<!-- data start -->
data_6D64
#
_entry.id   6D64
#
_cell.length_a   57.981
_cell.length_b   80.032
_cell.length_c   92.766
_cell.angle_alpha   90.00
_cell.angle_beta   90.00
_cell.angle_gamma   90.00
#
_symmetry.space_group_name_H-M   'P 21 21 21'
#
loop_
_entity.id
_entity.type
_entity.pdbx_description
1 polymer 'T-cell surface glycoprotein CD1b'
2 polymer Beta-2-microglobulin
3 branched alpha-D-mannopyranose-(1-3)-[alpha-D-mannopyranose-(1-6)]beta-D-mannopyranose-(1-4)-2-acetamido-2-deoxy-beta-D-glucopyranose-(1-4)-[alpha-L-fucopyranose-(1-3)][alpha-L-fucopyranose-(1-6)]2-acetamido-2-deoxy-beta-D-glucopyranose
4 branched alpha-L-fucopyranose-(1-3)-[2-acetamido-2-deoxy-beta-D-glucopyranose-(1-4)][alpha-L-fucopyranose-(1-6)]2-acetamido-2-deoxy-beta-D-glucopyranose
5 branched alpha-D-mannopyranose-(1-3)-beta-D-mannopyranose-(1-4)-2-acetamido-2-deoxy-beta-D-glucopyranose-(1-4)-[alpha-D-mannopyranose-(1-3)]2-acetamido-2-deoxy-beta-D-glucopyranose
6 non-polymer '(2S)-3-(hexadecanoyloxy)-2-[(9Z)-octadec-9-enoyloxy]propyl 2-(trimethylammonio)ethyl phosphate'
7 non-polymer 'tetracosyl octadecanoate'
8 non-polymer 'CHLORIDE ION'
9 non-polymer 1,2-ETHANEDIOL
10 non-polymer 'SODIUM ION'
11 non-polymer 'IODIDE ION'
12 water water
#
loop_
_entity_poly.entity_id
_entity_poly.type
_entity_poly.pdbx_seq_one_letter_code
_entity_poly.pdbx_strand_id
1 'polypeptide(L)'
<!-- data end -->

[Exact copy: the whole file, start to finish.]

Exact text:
data_6D64
#
_entry.id   6D64
#
_cell.length_a   57.981
_cell.length_b   80.032
_cell.length_c   92.766
_cell.angle_alpha   90.00
_cell.angle_beta   90.00
_cell.angle_gamma   90.00
#
_symmetry.space_group_name_H-M   'P 21 21 21'
#
loop_
_entity.id
_entity.type
_entity.pdbx_description
1 polymer 'T-cell surface glycoprotein CD1b'
2 polymer Beta-2-microglobulin
3 branched alpha-D-mannopyranose-(1-3)-[alpha-D-mannopyranose-(1-6)]beta-D-mannopyranose-(1-4)-2-acetamido-2-deoxy-beta-D-glucopyranose-(1-4)-[alpha-L-fucopyranose-(1-3)][alpha-L-fucopyranose-(1-6)]2-acetamido-2-deoxy-beta-D-glucopyranose
4 branched alpha-L-fucopyranose-(1-3)-[2-acetamido-2-deoxy-beta-D-glucopyranose-(1-4)][alpha-L-fucopyranose-(1-6)]2-acetamido-2-deoxy-beta-D-glucopyranose
5 branched alpha-D-mannopyranose-(1-3)-beta-D-mannopyranose-(1-4)-2-acetamido-2-deoxy-beta-D-glucopyranose-(1-4)-[alpha-D-mannopyranose-(1-3)]2-acetamido-2-deoxy-beta-D-glucopyranose
6 non-polymer '(2S)-3-(hexadecanoyloxy)-2-[(9Z)-octadec-9-enoyloxy]propyl 2-(trimethylammonio)ethyl phosphate'
7 non-polymer 'tetracosyl octadecanoate'
8 non-polymer 'CHLORIDE ION'
9 non-polymer 1,2-ETHANEDIOL
10 non-polymer 'SODIUM ION'
11 non-polymer 'IODIDE ION'
12 water water
#
loop_
_entity_poly.entity_id
_entity_poly.type
_entity_poly.pdbx_seq_one_letter_code
_entity_poly.pdbx_strand_id
1 'polypeptide(L)'